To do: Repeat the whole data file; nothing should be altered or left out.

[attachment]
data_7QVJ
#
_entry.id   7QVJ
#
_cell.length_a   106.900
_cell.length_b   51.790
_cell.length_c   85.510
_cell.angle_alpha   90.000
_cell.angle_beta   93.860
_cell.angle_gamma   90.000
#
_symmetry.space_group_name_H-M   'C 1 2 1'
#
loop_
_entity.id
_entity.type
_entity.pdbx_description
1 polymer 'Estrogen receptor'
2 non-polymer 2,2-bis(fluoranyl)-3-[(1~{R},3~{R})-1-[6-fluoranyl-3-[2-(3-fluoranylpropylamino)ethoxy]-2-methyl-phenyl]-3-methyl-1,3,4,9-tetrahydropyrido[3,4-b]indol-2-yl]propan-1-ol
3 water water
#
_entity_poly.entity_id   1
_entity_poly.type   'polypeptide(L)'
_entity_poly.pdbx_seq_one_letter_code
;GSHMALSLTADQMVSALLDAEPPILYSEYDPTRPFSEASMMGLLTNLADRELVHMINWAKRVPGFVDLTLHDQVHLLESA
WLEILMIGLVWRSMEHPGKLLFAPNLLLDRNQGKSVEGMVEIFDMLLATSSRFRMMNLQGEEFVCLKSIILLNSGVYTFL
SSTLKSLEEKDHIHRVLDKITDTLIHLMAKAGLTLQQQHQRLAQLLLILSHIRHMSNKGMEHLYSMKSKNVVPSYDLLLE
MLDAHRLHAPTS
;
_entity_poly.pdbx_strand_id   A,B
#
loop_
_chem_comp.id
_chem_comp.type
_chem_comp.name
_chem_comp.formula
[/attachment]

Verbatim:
data_7QVJ
#
_entry.id   7QVJ
#
_cell.length_a   106.900
_cell.length_b   51.790
_cell.length_c   85.510
_cell.angle_alpha   90.000
_cell.angle_beta   93.860
_cell.angle_gamma   90.000
#
_symmetry.space_group_name_H-M   'C 1 2 1'
#
loop_
_entity.id
_entity.type
_entity.pdbx_description
1 polymer 'Estrogen receptor'
2 non-polymer 2,2-bis(fluoranyl)-3-[(1~{R},3~{R})-1-[6-fluoranyl-3-[2-(3-fluoranylpropylamino)ethoxy]-2-methyl-phenyl]-3-methyl-1,3,4,9-tetrahydropyrido[3,4-b]indol-2-yl]propan-1-ol
3 water water
#
_entity_poly.entity_id   1
_entity_poly.type   'polypeptide(L)'
_entity_poly.pdbx_seq_one_letter_code
;GSHMALSLTADQMVSALLDAEPPILYSEYDPTRPFSEASMMGLLTNLADRELVHMINWAKRVPGFVDLTLHDQVHLLESA
WLEILMIGLVWRSMEHPGKLLFAPNLLLDRNQGKSVEGMVEIFDMLLATSSRFRMMNLQGEEFVCLKSIILLNSGVYTFL
SSTLKSLEEKDHIHRVLDKITDTLIHLMAKAGLTLQQQHQRLAQLLLILSHIRHMSNKGMEHLYSMKSKNVVPSYDLLLE
MLDAHRLHAPTS
;
_entity_poly.pdbx_strand_id   A,B
#
loop_
_chem_comp.id
_chem_comp.type
_chem_comp.name
_chem_comp.formula